Organizations, pop culture and the media are dominated by extroverts. We tend to reward extroverts who enjoy human interactions and tend to be enthusiastic, talkative, assertive, and gregarious. Extroverts are energized and thrive off being around other people. They take pleasure in activities that involve large social gatherings, such as parties, community activities, public demonstrations, and business or political groups. They also tend to work well in groups. An extroverted person is likely to find less reward in time spent alone and they are more prone to boredom when they are by themselves.
Recently, much has been written about whether extroverts or introverts are better leaders. Last year, I wrote an article describing how introverts may be better leaders. In it, I said, “Our culture, particularly in business and politics, seems to be in love with the charismatic, extroverted leader — the guns blazing, no-holds-barred, center-of-attention leader — who is a super confident if not arrogant, aggressively decisive leader of a band of star-struck followers. This stereotype of a leader appears to be an integral part of American individualistic society, even though most modern economies and societies have become more collective and workers more educated.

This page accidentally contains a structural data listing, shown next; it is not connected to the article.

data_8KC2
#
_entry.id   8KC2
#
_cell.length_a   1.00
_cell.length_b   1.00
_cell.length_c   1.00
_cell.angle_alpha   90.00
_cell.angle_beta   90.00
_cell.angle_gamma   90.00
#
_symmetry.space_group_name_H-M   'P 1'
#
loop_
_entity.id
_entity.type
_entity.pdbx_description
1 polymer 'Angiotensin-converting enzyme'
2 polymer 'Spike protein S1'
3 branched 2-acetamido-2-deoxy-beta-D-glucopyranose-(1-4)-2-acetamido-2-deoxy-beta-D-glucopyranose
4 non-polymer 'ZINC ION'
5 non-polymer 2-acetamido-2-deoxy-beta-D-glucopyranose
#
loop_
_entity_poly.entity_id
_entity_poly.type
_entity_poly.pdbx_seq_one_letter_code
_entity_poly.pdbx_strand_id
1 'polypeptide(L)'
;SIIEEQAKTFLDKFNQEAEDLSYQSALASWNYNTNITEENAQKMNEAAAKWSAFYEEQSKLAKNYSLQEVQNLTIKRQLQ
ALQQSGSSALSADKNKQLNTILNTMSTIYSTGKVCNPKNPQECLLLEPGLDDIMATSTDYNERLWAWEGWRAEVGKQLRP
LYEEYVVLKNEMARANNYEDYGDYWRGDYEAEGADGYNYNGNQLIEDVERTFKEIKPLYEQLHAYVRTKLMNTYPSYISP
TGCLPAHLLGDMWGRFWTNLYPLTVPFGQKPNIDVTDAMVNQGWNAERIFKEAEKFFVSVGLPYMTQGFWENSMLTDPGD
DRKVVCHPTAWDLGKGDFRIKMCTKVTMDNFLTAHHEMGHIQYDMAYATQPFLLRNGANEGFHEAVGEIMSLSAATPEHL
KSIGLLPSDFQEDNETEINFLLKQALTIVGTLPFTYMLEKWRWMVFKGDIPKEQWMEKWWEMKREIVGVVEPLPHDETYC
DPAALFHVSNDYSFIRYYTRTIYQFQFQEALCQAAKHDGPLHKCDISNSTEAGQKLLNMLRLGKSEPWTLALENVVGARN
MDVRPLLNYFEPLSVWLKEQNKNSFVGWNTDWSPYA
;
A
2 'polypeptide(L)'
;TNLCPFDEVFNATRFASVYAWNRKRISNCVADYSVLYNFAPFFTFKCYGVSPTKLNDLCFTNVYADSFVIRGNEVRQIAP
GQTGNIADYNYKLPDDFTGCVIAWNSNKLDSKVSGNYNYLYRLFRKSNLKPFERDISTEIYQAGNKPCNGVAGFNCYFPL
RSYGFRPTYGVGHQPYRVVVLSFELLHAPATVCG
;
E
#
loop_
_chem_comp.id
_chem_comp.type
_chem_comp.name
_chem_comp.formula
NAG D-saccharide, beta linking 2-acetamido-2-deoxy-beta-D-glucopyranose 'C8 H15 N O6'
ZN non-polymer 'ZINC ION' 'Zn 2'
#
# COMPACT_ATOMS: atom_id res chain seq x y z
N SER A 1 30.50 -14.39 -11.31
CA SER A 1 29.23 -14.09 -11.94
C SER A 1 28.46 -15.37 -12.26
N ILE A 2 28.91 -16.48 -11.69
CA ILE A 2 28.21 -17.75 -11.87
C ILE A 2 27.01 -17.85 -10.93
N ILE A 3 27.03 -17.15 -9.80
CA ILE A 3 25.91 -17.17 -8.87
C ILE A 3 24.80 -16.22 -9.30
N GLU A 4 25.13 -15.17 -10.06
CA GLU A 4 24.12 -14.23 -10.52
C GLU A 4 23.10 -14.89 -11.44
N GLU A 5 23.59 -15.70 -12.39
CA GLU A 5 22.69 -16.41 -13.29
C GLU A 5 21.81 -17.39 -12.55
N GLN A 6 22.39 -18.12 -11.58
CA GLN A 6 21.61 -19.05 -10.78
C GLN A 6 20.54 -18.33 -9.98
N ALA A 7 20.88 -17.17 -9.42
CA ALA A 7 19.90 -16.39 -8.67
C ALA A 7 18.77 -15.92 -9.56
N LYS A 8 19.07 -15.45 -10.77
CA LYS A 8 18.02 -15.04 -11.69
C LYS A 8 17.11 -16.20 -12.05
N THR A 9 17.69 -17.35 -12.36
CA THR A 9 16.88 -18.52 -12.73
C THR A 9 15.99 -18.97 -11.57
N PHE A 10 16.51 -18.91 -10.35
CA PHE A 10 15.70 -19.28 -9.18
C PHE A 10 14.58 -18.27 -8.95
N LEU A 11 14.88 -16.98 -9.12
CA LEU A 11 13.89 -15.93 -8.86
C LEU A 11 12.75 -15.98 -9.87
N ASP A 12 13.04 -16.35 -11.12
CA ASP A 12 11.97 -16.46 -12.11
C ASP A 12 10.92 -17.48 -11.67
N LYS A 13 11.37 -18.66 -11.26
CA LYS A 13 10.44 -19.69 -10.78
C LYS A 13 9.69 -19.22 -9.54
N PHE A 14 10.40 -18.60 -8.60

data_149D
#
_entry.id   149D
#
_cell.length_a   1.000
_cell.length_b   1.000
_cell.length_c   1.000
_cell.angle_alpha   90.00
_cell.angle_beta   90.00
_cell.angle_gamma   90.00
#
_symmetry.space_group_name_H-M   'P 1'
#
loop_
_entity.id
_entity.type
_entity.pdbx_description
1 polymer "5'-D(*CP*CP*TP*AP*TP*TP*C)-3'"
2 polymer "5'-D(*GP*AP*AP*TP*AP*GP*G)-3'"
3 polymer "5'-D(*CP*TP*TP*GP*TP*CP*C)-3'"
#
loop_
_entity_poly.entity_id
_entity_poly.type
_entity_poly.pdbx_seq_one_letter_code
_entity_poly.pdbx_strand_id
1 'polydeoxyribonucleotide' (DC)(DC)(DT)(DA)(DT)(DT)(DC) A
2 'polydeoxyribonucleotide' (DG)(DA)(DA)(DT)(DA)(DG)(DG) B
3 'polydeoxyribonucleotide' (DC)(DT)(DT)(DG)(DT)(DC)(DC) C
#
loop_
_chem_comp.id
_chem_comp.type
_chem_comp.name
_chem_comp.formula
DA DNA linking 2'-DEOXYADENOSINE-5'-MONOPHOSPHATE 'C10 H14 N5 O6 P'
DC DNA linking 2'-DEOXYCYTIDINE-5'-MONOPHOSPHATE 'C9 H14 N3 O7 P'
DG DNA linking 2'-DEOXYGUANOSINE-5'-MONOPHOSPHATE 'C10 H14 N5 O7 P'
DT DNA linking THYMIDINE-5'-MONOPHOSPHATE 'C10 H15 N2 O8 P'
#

Movies, television and the news media have significantly influenced our popular image of leaders — from Bill Clinton and Lee Iacocca to Larry Ellison, and Donald Trump — for the past three decades. This stereotypical view of charismatic, extroverted individuals has been associated with what we want and expect in our leaders.”
Extroverted leaders are valued highly regardless of the reality of their performance. The status and reputation of quiet, introverted leadership are undervalued and under-appreciated. Despite decades of research on leadership pointing to other less demonstrative skills that are needed, extroverts are still favored in recruiting and promoting decisions.
In a study published in Psychological Science, Daniel C. Feiler of Dartmouth University found that extroverts tend to be overrepresented in social networks. Because outgoing, popular people tend to have a lot of friends, they are disproportionately represented in social networks. “If you’re more extroverted, you may have a skewed view of how extraverted other people are in general,” explained Feiler, “If you’re very introverted you might have a pretty accurate idea.”